“Network disaggregation ranks as one of the most disruptive developments in networking, even more disruptive, in many respects, than software defined networking,” said Brad Casemore, research director, Datacenter Networks, IDC. “By decoupling the underlying switch hardware from the network operating systems that run on it, HP and the other early contributors of the OpenSwitch Community are seeking to enable enterprises and large web-scale companies to rapidly innovate and engineer purpose-build data centers without the constraint of vendor lock-in.”
As part of the Open Switch Community, developers and users will build upon the newly released NOS, which includes the following:
- A fully featured NOS with L2/L3 protocols support
- Open source cloud database for persistent and ephemeral configuration
- All inter-module communication is through system database
- Universal API approach: CLI, REST, Puppet/Chef, Ansible
Early Supporters for the OpenSwitch Community
“As one of the largest proponents of open networking through community led projects such as Open vSwitch, VMware is excited to see new and meaningful open source advancements in the networking space,” said Guido Appenzeller, Chief technology Strategy Officer, Networking and Security Business Unit, VMware. “More and more, we see customers looking for flexibility and openness in their networking environments as a means to operate and innovate at a much faster rate.”
“Broadcom is excited to contribute and enhance support for its OpenNSL and BroadView™ instrumentation software to the OpenSwitch project to enable deployments over industry leading Broadcom® Tomahawk™ and Trident II switches,” said Ram Velaga, Broadcom Senior Vice President and General Manager, Network Switch.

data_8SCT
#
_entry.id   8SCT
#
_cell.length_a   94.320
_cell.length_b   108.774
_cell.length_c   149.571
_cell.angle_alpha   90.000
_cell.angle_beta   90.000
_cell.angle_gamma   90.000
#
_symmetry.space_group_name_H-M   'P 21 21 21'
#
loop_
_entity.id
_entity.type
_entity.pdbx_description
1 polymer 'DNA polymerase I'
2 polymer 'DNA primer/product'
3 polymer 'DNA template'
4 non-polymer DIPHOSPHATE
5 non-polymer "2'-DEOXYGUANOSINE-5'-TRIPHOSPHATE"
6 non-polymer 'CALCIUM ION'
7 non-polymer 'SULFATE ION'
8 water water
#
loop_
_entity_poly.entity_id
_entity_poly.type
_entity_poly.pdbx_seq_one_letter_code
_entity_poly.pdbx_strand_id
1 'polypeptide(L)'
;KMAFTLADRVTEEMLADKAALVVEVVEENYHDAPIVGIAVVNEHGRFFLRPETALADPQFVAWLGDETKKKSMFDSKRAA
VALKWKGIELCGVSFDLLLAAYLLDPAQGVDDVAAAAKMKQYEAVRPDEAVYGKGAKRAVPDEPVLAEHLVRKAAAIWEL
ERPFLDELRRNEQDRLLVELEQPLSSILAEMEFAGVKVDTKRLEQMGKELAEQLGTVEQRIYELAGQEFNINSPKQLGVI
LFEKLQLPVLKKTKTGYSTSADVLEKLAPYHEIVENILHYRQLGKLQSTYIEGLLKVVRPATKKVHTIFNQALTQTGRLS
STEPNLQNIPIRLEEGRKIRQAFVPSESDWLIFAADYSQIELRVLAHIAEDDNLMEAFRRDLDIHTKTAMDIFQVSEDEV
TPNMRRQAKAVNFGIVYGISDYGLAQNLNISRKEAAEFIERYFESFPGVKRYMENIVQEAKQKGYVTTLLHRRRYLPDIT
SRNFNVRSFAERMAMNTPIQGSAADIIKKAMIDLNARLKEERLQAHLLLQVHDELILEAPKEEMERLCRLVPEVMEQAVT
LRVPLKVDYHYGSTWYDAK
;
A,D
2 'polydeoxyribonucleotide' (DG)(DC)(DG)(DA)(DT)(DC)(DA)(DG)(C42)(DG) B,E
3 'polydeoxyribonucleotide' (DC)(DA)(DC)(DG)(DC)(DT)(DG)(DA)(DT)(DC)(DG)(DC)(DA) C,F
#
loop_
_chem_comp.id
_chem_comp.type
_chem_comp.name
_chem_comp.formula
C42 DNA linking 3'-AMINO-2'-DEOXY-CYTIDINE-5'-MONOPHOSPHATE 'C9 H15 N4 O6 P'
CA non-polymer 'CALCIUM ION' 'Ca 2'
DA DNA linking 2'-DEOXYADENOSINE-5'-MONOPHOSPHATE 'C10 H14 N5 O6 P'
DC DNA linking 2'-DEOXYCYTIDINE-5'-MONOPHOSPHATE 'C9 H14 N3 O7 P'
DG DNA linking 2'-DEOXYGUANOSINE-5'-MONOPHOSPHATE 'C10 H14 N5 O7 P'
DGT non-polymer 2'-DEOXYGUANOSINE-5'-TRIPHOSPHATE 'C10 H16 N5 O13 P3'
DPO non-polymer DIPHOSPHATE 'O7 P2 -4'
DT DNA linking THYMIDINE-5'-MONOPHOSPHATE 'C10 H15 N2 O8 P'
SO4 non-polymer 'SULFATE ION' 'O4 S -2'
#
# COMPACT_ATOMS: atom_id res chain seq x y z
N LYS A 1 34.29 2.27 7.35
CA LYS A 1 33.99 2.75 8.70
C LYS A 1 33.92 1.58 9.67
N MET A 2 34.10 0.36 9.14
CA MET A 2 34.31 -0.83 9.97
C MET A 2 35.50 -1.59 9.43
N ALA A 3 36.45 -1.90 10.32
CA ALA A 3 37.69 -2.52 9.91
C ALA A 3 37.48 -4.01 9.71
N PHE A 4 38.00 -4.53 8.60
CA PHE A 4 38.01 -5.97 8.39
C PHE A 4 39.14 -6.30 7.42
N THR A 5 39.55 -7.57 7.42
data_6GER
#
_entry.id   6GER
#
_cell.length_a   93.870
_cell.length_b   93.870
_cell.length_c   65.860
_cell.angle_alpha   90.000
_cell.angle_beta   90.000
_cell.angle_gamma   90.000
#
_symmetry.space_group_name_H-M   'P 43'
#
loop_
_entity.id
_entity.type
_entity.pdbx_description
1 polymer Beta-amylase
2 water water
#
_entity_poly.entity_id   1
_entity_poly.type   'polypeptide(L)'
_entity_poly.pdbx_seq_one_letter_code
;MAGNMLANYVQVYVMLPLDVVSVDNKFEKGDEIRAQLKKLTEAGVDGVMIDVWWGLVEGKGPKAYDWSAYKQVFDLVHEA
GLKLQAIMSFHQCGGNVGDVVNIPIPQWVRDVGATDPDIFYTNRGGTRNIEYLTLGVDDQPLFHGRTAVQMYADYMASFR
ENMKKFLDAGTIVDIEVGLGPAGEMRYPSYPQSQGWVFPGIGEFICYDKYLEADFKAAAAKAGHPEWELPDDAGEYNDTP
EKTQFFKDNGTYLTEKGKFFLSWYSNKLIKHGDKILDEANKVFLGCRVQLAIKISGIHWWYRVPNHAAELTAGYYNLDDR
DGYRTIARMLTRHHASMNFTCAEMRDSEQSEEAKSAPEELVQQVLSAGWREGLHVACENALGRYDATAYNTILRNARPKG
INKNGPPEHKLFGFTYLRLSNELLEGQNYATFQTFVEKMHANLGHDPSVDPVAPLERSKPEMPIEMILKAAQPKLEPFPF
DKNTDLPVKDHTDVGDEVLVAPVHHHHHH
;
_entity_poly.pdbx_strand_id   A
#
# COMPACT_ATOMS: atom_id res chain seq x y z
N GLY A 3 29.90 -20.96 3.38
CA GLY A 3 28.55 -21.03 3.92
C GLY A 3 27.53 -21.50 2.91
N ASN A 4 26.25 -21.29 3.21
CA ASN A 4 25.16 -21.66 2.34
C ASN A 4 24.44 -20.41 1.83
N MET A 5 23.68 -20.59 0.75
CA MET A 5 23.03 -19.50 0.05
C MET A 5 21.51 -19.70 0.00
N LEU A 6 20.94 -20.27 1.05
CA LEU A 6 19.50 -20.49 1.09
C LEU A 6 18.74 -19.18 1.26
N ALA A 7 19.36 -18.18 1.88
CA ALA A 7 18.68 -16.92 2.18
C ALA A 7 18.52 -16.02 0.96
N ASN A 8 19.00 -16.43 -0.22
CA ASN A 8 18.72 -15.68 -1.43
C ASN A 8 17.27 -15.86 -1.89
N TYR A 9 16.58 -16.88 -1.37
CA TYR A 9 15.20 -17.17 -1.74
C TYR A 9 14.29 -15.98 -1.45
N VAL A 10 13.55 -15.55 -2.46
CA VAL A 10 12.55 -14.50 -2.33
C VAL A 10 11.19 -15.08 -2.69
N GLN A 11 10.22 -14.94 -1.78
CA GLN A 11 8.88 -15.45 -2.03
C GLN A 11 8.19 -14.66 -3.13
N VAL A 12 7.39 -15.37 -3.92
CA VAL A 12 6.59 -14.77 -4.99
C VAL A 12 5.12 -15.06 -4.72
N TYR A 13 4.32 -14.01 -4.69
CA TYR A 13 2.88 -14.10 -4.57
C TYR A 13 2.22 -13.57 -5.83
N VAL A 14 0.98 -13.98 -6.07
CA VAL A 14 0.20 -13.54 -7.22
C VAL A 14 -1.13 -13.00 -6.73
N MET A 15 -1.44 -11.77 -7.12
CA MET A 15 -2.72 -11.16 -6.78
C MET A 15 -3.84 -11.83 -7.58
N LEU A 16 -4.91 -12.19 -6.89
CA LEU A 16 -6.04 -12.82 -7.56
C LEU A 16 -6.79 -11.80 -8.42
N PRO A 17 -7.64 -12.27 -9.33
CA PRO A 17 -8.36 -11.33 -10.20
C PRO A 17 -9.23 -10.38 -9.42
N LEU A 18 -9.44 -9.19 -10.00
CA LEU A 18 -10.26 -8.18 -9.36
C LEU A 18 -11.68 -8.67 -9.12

“Arista has always embraced merchant silicon and open standards-based networking,” said Jeff Raymond, vice president, EOS Product Management and Services, Arista “We believe the future integration of DevOps and NetOps requires a best-of-breed ecosystem across the cloud stack. We welcome the OpenSwitch initiative as another example of disrupting the legacy models.”
“As a leading provider of open network switches, we understand that enterprises, telecoms and cloud providers with web-scale infrastructures want greater automation and control over their networks through the use of open software platforms,” said George Tchaparian, GM of Data Center Networks, Accton Technology Corporation. “The new network operating system and supporting community will empower customers with this level of control, while significantly reducing network total cost of ownership.”
The OpenSwitch Community is operating today. Visit www.openswitch.net for information about OpenSwitch NOS, how to join the community and where to obtain the initial developer release (available now).
The OpenSwitch NOS will be supported on HP’s Altoline open network switches. HP Technology Services will offer customers professional and support services for networks based on OpenSwitch NOS to allow for secure and low risk deployments in production infrastructures.